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Hack Chat Transcript, Part 2

A event log for LED Matrix Hack Chat

Let's see how deep this rabbit hole goes.

Dan MaloneyDan Maloney 06/09/2021 at 19:550 Comments

Steve Pomeroy12:23 PM
@Jason Moungey that's a disco stick if I've ever seen one!

Jason Moungey12:23 PM
Either way I am in love with it

Jason Moungey12:23 PM
@Steve Pomeroy :)))))

Garrett Mace12:24 PM
Once you do your transforms, you can step through the physical pixels you have, pull out their coordinates of interest, and feed that into your generation algorithm

Garrett Mace12:24 PM

Steve Pomeroy12:24 PM
I'm loving these explainer gifs!

Garrett Mace12:25 PM
I definitely recommend perusing some old math texts, maybe Khan Academy or something...it really helps! And I do love my Python and matplotlib!

Orlando Hoilett12:25 PM
@Dan Maloney are we still saving HackChat transcripts?

Ben Hencke12:25 PM
@Garrett Mace what did you end up using to make these explainer gifs? good stuff

reynolds.garrett12:26 PM
What software are you using to simulate your end result?

Garrett Mace12:26 PM
Most of the patterns on that LED Nonagon are very simple. I have it run through the pixels and feed coordinates to generator classes. The core algorithm for many patterns is a oneliner

Garrett Mace12:26 PM




1

CRGB render(pixel_info pix) {

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    int8_t color = (int32_t)(pix.r/12*(int32_t)(sin16(angle))/256) + pix.angle*256/PI*1;

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    CRGB ret_color;

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    ret_color = ColorFromPalette(palette, color+hue, 255);

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    return ret_color;

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    }

Garrett Mace12:27 PM
Ben: I'm rendering them in Matplotlib, frame by frame, from within jupyter notebook

Garrett Mace12:27 PM
reynolds: I usually dev actual patterns on the device itself. However, there are some great FastLED simulator projects on github

Garrett Mace12:28 PM
I know hackaday posted one pretty recently?

Garrett Mace12:28 PM
I would like to figure out how to feed LED algorithms directly into Blender and render the results in EEvee

Garrett Mace12:29 PM
In any case....if you precalculate the math, use a "shader" style approach to generating physical-space patterns, you might forget the actual complexity looks like this:

reynolds.garrett12:29 PM
That would be slick, and thanks I will have a look around on github for some simulators

Garrett Mace12:29 PM

Steve Pomeroy12:29 PM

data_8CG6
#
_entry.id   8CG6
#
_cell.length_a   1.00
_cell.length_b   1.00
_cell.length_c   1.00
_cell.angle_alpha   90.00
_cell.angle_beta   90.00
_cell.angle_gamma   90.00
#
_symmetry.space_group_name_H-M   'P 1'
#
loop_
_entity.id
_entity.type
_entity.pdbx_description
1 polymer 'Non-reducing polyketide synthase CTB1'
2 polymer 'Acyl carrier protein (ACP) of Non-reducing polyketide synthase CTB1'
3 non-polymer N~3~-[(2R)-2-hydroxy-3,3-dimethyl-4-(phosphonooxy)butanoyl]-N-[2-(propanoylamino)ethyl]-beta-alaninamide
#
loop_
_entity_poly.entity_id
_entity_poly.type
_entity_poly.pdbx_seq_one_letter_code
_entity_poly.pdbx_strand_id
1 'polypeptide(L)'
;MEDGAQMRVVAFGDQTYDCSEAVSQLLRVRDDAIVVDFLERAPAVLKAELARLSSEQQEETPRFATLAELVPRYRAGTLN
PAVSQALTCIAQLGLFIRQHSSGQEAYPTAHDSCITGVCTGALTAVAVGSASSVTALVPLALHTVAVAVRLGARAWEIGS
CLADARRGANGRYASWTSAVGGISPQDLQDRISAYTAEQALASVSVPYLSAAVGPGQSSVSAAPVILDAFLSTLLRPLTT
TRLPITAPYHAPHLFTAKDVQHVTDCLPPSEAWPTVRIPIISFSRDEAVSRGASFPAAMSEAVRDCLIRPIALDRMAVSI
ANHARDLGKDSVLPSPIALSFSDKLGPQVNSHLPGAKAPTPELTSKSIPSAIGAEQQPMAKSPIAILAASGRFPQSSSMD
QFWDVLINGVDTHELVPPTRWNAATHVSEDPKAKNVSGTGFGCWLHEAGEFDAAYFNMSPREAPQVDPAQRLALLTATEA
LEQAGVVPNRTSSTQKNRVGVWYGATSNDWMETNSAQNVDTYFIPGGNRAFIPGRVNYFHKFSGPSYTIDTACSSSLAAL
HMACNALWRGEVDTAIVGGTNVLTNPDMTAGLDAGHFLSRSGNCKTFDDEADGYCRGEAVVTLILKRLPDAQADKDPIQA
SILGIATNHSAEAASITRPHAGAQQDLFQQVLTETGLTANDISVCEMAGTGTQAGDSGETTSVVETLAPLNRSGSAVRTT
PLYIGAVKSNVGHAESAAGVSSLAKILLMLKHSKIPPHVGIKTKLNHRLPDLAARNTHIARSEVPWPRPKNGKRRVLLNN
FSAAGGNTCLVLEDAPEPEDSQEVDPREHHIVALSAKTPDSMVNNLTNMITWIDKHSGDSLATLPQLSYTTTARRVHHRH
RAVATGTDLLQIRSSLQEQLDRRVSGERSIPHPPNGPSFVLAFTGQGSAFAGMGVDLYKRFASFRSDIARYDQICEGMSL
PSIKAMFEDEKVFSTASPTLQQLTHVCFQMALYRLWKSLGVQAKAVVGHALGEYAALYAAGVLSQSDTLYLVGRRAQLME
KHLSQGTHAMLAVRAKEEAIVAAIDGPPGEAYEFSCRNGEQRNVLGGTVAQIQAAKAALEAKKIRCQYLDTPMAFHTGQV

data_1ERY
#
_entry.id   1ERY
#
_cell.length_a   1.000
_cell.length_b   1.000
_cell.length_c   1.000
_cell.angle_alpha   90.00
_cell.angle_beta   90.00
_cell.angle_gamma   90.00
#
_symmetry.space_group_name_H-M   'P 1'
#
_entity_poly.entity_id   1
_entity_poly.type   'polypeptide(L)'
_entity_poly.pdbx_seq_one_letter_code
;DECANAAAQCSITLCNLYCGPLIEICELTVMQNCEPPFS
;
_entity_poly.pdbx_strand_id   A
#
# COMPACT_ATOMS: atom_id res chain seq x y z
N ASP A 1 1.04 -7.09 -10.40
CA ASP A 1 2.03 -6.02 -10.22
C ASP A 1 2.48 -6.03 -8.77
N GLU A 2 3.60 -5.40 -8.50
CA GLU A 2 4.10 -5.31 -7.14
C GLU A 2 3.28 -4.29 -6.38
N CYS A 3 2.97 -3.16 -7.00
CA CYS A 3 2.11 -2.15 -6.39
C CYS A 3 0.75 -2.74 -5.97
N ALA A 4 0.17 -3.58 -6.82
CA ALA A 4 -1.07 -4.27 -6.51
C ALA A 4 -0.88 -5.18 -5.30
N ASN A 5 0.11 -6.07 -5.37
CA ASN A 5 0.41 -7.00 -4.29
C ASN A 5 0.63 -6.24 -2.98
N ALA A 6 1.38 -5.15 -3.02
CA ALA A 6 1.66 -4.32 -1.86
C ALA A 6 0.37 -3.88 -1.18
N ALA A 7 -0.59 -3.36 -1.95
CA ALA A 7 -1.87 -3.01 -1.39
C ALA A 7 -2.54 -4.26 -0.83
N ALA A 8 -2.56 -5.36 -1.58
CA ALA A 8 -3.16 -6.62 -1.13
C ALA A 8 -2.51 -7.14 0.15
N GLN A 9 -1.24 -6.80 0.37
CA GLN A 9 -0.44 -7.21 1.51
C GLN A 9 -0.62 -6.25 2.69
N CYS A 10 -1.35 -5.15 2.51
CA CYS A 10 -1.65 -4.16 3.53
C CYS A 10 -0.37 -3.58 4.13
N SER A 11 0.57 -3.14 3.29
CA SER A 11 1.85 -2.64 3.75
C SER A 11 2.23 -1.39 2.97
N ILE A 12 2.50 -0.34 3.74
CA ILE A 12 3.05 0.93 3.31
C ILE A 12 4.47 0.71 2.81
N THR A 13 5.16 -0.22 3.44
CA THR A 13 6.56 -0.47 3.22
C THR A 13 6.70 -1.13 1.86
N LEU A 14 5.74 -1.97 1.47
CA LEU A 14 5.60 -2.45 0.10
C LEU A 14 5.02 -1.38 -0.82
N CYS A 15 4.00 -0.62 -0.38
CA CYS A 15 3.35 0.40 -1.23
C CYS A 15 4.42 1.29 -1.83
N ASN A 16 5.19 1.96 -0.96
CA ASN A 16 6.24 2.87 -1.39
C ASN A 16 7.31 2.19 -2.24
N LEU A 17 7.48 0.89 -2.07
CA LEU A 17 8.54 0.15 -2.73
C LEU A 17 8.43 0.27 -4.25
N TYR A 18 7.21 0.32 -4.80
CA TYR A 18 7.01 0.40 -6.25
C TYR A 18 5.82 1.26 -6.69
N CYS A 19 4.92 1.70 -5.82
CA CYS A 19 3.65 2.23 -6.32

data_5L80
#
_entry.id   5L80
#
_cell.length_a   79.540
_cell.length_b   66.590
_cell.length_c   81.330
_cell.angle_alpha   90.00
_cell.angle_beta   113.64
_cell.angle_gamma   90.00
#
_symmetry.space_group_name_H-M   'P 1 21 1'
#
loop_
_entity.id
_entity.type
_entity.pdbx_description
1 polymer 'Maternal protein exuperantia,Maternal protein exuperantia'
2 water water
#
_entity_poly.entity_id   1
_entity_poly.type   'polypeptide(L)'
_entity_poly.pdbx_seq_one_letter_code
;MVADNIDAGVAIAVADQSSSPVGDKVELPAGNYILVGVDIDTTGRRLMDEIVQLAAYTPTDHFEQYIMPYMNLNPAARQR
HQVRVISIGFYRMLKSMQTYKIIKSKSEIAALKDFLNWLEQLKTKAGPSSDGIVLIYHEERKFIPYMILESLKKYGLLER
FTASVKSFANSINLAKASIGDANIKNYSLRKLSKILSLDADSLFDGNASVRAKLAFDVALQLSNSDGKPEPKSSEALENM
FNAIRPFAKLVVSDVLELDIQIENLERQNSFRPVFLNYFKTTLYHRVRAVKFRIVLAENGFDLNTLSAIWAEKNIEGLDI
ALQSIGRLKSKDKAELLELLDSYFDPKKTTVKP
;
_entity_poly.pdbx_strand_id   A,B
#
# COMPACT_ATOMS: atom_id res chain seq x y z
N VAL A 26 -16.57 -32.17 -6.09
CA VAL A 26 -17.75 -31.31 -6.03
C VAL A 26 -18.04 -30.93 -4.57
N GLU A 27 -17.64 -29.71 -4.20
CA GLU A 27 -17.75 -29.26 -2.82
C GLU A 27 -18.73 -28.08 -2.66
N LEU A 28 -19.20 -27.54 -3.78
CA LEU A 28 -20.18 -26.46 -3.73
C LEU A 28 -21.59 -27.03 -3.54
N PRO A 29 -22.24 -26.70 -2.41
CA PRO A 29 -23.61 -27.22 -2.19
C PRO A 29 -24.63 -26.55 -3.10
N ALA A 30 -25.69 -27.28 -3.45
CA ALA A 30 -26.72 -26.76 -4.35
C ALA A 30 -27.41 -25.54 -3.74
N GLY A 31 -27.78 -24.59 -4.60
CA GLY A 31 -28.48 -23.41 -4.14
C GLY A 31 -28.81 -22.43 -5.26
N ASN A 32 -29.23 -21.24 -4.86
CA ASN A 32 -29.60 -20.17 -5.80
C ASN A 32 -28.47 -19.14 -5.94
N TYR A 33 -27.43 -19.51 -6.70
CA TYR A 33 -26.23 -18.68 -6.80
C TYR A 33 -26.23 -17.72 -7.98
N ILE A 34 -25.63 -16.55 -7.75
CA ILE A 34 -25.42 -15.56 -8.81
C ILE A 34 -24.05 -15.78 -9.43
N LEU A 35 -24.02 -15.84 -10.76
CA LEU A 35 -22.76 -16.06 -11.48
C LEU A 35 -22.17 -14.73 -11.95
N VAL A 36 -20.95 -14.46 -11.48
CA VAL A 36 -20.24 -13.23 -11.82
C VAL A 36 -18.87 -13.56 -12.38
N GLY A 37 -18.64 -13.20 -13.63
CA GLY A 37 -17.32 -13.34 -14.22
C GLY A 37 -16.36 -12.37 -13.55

Do you do most of your project mockups/renders in Blender?

reynolds.garrett12:29 PM
😱

Garrett Mace12:30 PM
Steve: I've done a few, but definitely not most. Lots of pencil sketches, and some guesstimations

Steve Pomeroy12:30 PM
Gotcha. I've been trying to figure out a good workflow for LED-based sim there. Sounds like Eevee? :-)

Garrett Mace12:30 PM
You can build the thing, and then measure where the pixels are, or where a strip starts and ends and what the pixel spacing is

LqqkOut12:31 PM
🤯 Incredible images! Maybe a chicken and egg question, but did you have the mathematics background when you started doing animations or did it evolve from these projects?

Garrett Mace12:31 PM
Eevee is a graphics-card based render option in newest Blender releases, it's a lot faster

Garrett Mace12:32 PM
LqqkOut I graduated as an EE with pretty heavy math along the way, but that was almost 20 years ago. Knowing where to look helped (hence this hack chat) but I did have to relearn a lot

Garrett Mace12:34 PM
Any other questions about the above projects, approaches to LED mapping, how to even use this, or random thoughts about the state of LED tech today?

Ben Hencke12:34 PM
I found this bit to be really good at explaining transformation matrix math: https://developer.mozilla.org/en-US/docs/Web/API/WebGL_API/Matrix_math_for_the_web

Garrett Mace12:36 PM
That looks pretty good! I'm thinking about switching to Javascript (as in your link) because I think it'll be a bit more performant, easier to share, interactive

Garrett Mace12:36 PM
I mean look at all this cool stuff: https://www.falstad.com/mathphysics.html

LqqkOut12:36 PM
(hold for later if it's coming up!) Any lessons-learned or tips re: power and power distribution? I imagine these can be pretty hungry

Garrett Mace12:37 PM
Yes

brainsmoke12:37 PM
are you using normal vectors for LED orientations in your 3d animations as well? (I've been using them to simulate artificial light sources, where the LEDs simulate reflective surfaces)

Garrett Mace12:37 PM
I don't have more loaded into the chat cannon, so we're well into freeform chat now

Garrett Mace12:38 PM
LqqkOut: I stick with 48V or lower distribution, and point-of-load DC-DC converters for large projects

Garrett Mace12:38 PM
Each node in that ceiling project needed to handle up to 400 watts

Dan Maloney12:38 PM
More of a hardware question. The link someone posted for the ceiling LED project mentioned "custom connectors". With the huge range of connectors available, why would it have to be something custom? And how does one get custom connectors made?

Dan Maloney12:38 PM

https://www.tangibleinteraction.com/artworks/summit

SUMMIT | TANGIBLE INTERACTION

summit

Garibaldi Mountain is one of the greatest natural beauties in British Columbia, towering majestically above the small town of Squamish. Every time you drive by or see it in the distance, the extraordinary view of the impressively peaked ridge inherently steals your breath away.